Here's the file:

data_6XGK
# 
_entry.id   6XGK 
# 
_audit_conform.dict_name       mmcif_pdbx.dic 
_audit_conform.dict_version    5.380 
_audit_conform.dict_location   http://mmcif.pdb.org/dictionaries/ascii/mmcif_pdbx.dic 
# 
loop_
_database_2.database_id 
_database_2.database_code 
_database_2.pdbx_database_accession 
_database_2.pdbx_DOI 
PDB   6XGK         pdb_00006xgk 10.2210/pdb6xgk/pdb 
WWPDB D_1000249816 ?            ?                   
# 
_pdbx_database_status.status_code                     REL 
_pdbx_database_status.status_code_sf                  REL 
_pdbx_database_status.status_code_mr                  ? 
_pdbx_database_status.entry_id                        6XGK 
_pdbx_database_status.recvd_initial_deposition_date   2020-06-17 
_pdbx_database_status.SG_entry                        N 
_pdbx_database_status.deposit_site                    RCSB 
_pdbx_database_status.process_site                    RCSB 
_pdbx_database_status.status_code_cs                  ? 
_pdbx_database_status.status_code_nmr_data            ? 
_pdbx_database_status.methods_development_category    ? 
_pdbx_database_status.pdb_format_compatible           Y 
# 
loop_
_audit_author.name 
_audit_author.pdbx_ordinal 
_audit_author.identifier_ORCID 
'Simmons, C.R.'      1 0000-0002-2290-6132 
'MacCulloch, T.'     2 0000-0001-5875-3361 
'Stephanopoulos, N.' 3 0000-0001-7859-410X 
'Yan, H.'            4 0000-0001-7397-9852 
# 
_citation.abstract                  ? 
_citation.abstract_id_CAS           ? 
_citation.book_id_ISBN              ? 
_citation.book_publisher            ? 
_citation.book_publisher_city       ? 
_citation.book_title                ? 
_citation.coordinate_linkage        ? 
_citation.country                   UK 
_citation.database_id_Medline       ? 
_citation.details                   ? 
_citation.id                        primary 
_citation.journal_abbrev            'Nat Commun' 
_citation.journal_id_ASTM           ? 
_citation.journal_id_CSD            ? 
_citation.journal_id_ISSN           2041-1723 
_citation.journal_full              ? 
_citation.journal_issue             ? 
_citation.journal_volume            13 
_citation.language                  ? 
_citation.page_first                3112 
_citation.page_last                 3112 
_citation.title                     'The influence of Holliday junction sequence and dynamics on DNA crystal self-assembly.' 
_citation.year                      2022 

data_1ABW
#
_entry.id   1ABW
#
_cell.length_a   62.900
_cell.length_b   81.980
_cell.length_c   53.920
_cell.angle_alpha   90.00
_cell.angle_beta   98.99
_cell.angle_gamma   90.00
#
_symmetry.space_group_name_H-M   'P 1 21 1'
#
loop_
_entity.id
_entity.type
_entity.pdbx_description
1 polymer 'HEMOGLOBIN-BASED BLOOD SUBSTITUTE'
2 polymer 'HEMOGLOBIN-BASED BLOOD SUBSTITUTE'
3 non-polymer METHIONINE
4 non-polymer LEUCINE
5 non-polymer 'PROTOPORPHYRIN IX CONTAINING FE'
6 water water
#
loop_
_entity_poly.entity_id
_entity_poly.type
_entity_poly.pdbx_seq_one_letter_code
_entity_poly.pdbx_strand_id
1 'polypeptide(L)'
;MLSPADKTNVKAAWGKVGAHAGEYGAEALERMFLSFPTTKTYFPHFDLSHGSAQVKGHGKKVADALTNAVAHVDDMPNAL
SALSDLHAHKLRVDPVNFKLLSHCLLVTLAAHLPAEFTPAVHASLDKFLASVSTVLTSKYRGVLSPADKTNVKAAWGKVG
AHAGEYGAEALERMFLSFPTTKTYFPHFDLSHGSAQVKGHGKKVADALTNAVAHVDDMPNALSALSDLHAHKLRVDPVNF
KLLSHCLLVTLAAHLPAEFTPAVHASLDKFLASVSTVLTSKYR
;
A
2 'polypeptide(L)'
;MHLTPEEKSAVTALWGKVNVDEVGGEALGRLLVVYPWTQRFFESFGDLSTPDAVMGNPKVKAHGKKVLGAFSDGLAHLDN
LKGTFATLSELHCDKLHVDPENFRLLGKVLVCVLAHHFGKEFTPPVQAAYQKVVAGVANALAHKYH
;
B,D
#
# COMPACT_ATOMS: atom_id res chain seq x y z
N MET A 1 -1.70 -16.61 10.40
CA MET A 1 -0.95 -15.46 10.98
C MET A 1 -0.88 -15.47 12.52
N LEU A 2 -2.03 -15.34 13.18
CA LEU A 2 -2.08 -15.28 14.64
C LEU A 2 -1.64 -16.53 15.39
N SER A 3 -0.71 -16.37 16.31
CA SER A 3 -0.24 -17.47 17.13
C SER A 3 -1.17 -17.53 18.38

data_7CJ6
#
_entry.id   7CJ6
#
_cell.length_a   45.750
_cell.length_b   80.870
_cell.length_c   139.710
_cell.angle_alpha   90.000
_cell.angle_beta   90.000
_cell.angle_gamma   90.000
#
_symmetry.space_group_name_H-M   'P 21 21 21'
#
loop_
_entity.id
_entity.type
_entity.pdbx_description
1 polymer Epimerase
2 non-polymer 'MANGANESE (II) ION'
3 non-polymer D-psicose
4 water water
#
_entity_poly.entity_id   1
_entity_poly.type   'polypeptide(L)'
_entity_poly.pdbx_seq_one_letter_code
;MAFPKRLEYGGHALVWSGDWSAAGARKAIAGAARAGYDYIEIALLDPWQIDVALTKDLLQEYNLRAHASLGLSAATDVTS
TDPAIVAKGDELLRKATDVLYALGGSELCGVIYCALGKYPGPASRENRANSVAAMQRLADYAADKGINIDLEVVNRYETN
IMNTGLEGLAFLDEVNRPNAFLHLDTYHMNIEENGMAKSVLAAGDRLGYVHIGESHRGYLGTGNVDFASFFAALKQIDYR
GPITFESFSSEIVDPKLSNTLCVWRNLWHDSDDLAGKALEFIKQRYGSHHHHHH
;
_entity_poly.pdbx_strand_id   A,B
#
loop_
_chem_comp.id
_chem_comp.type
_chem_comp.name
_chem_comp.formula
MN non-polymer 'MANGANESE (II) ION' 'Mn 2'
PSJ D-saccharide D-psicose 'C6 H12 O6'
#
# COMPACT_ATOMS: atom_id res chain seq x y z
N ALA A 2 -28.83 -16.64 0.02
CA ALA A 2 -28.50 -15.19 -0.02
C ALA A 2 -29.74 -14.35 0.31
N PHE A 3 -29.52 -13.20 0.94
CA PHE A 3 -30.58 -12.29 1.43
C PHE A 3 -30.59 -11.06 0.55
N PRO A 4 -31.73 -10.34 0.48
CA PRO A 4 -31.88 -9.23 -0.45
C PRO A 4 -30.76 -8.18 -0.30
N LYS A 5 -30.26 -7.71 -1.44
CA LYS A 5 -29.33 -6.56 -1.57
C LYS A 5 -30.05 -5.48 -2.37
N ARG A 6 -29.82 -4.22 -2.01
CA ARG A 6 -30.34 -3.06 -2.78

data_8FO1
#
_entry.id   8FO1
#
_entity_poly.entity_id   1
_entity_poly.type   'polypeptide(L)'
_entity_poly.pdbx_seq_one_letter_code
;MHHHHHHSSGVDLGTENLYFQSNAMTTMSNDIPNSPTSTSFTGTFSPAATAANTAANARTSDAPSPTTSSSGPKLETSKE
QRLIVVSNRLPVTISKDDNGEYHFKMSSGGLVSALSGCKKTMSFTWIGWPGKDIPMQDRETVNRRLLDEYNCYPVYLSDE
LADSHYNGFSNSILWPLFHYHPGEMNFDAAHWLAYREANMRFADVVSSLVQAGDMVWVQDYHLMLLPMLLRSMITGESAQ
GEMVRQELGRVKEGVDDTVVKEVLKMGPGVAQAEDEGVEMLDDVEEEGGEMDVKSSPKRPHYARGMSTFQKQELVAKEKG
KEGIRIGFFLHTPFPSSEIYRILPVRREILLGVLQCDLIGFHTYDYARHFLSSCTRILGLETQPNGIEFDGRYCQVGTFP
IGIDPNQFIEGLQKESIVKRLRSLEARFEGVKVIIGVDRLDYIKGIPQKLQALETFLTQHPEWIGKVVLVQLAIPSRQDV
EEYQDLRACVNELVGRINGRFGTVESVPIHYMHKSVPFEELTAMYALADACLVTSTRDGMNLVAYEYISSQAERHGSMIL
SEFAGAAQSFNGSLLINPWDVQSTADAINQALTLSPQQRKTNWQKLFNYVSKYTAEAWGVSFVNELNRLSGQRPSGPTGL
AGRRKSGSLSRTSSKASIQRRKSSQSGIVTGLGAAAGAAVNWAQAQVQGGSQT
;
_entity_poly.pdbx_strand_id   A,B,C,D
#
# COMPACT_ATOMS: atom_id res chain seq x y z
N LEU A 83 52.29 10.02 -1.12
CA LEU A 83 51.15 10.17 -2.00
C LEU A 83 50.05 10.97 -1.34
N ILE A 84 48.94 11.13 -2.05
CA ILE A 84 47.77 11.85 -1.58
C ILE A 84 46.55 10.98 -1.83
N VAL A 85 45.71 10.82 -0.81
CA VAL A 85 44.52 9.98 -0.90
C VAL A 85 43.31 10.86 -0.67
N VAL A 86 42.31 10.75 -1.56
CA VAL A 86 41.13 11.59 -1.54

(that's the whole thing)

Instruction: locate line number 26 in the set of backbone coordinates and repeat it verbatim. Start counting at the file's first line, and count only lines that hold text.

_pdbx_database_status.status_code_nmr_data            ? 